Hilton Hotels Corporation (NYSE:HLT) is one of the leading hotel and leisure companies in the world. It is primarily involved in the management and development of hotels across the globe.
Earlier, Hilton focused on acquiring and owning more real estate. However, it has recently changed its growth strategy, and it now focuses on spreading its operations through franchisees. This enables the company to earn revenues in the form of franchisee fee without incurring any additional costs to purchase real estate and construct hotels.
Increasing the number of franchisees also provides the company with a stable and predictable stream of revenue, and shields it from any temporary downturn in the industry. The revenue of a hotel company tends to fluctuate due to several reasons. One of the primary factors is the number of customers a hotel attracts. Thus, in case the number of travelers coming to a particular region declines, the revenues from the hotel in that region will also decline. However, if the company owns the brand (and the hotel is run by a third-party), the company is ensured a fixed amount (in terms of management and franchisee fee), the number of customers coming to that hotel notwithstanding.
Increase in airfares can reduce a customer’s ability to spend on a hotel room, resort or other services, which has a negative impact on the hotel industry. However, as Hilton targets upscale business travelers, the impact of increasing airfares will not be too significant for Hilton. On the other hand, an economic slowdown will reduce the number of business travelers, and create a significant impact on Hilton’s revenues.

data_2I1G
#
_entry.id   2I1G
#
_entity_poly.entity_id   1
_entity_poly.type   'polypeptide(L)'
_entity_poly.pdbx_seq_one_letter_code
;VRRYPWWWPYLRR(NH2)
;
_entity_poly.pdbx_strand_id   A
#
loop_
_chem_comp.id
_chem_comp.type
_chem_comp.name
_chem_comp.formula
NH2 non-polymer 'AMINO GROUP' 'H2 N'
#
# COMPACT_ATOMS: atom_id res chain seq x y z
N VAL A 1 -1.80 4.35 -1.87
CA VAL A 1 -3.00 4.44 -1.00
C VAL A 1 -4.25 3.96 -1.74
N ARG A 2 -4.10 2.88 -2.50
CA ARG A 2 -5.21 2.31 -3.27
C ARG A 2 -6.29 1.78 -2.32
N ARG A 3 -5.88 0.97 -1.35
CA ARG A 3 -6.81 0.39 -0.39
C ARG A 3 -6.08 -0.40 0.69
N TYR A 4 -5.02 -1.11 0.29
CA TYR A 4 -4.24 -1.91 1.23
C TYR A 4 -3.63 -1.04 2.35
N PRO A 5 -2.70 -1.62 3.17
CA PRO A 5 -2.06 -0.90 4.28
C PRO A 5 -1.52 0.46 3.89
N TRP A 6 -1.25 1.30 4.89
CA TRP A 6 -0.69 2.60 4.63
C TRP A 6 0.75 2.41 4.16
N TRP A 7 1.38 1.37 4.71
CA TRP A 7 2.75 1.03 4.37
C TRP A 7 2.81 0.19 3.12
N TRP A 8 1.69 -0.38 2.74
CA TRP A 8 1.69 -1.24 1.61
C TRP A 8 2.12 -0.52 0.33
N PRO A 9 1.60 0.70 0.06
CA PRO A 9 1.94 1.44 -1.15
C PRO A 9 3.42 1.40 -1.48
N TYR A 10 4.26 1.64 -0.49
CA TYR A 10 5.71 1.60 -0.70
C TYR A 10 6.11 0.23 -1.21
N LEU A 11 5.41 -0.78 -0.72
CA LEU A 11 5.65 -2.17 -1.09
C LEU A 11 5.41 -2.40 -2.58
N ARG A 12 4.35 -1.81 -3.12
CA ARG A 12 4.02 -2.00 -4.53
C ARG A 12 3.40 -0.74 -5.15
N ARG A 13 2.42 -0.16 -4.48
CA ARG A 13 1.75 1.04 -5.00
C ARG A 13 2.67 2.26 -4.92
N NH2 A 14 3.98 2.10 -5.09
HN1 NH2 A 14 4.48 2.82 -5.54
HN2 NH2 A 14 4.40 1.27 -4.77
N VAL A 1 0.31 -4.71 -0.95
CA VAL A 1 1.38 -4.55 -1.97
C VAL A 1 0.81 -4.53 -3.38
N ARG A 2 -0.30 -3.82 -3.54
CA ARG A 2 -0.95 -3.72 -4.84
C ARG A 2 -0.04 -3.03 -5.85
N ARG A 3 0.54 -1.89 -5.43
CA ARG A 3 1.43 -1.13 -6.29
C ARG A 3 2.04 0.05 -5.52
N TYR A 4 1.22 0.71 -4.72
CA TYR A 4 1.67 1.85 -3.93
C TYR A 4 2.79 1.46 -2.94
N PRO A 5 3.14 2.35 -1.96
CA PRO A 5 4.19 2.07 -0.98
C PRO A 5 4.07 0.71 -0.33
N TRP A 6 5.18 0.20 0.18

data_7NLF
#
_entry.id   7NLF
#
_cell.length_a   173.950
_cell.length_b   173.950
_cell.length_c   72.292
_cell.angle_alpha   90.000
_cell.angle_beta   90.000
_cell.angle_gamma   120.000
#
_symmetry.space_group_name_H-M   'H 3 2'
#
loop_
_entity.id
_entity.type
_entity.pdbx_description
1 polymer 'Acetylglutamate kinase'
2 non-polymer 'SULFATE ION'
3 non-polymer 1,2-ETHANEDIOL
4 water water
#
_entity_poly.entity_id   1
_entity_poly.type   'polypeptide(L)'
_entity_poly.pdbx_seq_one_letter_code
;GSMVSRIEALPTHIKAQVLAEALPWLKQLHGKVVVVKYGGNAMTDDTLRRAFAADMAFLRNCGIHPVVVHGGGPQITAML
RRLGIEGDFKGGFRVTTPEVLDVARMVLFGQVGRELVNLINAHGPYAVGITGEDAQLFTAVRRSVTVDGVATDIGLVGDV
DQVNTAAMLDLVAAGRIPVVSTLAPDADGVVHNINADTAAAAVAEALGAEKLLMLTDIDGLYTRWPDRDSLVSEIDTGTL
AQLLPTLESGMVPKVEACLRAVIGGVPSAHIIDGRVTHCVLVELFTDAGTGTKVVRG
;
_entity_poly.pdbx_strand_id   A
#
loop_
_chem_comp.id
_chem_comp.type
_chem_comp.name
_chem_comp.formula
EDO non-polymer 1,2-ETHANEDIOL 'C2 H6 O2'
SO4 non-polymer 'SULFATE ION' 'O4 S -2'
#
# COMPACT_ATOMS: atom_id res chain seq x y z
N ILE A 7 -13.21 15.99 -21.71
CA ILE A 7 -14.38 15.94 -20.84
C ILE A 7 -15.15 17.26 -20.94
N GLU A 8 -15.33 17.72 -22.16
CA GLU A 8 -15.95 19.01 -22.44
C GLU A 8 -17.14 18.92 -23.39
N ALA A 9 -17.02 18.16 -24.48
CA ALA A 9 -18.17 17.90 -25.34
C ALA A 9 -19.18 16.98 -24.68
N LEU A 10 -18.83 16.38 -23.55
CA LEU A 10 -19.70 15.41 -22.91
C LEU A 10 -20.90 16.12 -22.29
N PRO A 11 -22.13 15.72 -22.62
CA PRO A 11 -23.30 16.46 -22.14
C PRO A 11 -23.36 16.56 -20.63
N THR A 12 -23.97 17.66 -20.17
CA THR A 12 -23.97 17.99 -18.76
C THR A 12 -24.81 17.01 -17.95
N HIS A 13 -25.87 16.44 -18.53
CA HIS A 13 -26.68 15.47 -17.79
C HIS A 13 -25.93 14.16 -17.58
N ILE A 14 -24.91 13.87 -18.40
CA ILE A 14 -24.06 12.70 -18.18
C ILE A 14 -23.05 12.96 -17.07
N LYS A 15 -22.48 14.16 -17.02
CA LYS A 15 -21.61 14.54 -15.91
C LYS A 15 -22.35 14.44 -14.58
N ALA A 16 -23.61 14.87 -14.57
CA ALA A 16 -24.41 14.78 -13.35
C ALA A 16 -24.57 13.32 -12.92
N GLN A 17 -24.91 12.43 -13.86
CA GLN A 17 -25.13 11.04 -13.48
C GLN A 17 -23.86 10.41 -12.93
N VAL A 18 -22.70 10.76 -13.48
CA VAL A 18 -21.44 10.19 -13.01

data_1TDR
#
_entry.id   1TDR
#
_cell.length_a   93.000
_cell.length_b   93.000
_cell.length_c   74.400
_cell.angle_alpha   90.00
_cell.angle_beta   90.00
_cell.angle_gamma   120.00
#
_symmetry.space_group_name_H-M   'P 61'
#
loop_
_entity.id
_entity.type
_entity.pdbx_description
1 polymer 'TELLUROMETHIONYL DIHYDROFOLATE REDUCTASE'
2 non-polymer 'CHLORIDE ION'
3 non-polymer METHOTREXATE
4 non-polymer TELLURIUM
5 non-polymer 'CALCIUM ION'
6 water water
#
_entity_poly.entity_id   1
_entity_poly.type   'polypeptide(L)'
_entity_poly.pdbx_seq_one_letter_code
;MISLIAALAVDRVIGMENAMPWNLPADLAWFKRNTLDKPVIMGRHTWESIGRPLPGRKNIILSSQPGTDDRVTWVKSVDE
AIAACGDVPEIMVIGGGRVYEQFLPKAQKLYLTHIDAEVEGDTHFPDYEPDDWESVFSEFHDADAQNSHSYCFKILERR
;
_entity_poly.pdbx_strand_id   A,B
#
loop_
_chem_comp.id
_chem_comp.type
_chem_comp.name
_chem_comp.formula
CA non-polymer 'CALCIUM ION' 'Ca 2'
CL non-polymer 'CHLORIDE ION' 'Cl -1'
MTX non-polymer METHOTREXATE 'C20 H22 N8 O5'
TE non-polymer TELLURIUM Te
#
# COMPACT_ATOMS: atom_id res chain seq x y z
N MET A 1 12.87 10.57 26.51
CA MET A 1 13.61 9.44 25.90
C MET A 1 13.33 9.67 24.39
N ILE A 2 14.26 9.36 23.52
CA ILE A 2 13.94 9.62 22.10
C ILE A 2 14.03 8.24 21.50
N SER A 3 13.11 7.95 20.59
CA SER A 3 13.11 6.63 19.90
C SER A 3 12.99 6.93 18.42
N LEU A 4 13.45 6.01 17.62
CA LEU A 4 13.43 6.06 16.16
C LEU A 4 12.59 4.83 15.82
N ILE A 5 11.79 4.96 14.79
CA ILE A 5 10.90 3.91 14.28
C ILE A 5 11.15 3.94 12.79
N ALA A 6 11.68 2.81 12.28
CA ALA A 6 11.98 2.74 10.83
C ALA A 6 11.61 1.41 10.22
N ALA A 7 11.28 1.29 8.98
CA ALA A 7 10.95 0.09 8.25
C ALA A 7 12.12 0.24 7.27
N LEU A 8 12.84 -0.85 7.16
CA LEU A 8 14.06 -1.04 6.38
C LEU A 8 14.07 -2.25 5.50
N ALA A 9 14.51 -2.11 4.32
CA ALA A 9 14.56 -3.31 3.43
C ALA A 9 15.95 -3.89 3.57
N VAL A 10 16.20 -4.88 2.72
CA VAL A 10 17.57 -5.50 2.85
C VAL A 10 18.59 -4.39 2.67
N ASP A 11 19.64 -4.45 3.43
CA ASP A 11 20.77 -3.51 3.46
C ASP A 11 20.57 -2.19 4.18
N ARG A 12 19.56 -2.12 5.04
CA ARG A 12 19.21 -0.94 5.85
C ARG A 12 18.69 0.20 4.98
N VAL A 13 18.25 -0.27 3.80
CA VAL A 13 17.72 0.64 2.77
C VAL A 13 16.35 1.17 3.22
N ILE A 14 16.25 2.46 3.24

Besides these business concerns, there is a looming threat of terrorism, wars and outbreak of contagious diseases. Owing to these problems, people either stop traveling to those areas or choose alternative destinations for travel, which has a negative impact on the hotel and tourism industry in the affected area.
Hilton primarily operates in the U.S and is also present in major cities, such as London, Paris, Rome, Sydney, Tokyo, Beijing, Shanghai, Toronto, Stockholm, and Sao Paulo.
Hilton has been involved in purchasing small and medium-sized hotels since 1970, primarily for the purpose of expanding operations in the U.S. The company acquired Hilton International, the lodging assets of Hilton Group Plc, for GBP 3.3 billion in 2006. This made Hilton the biggest lodging company in the world.
The revenues for the company increased from USD 3.8 billion in 2002 to USD 4.4 billion in 2006 at a compounded annual growth rate (CAGR) of 3.7 percent, which is considerably lower than the 7 percent growth achieved by its competitors such as Marriott and Starwood.
The number of hotels and rooms, geographical presence, occupancy rates and revenue per available room (revenue divided by average number of rooms occupied in a year – RevPAR) are the main drivers of revenue in the hotel industry.
Increase in the number of hotels owned or franchised by a company as well as the number of rooms available for rent provides an indication of how the company is expanding its capacity to cater to the growing number of travelers. Occupancy rates and revenues per available room on the other hand indicate how efficiently a company is using its available resources (i.e. hotels and rooms).
The following table depicts Hilton’s past performance relative to the above-mentioned industry drivers.
|Number of Hotels||2,173||2,259||2,800|
|Number of Rooms|
Hilton has been continuously increasing the number of hotels it owns (including owned as well as franchised hotels). The company owned 2,800 hotels across the globe at the end of 2005 and became the world’s largest lodging company with the successful acquisition of U.K-based ‘Hilton International’. Hilton’s occupancy rates and revenues per available room have also increased continuously over the last few years, indicating that the company has been able to sell its hotels/rooms well.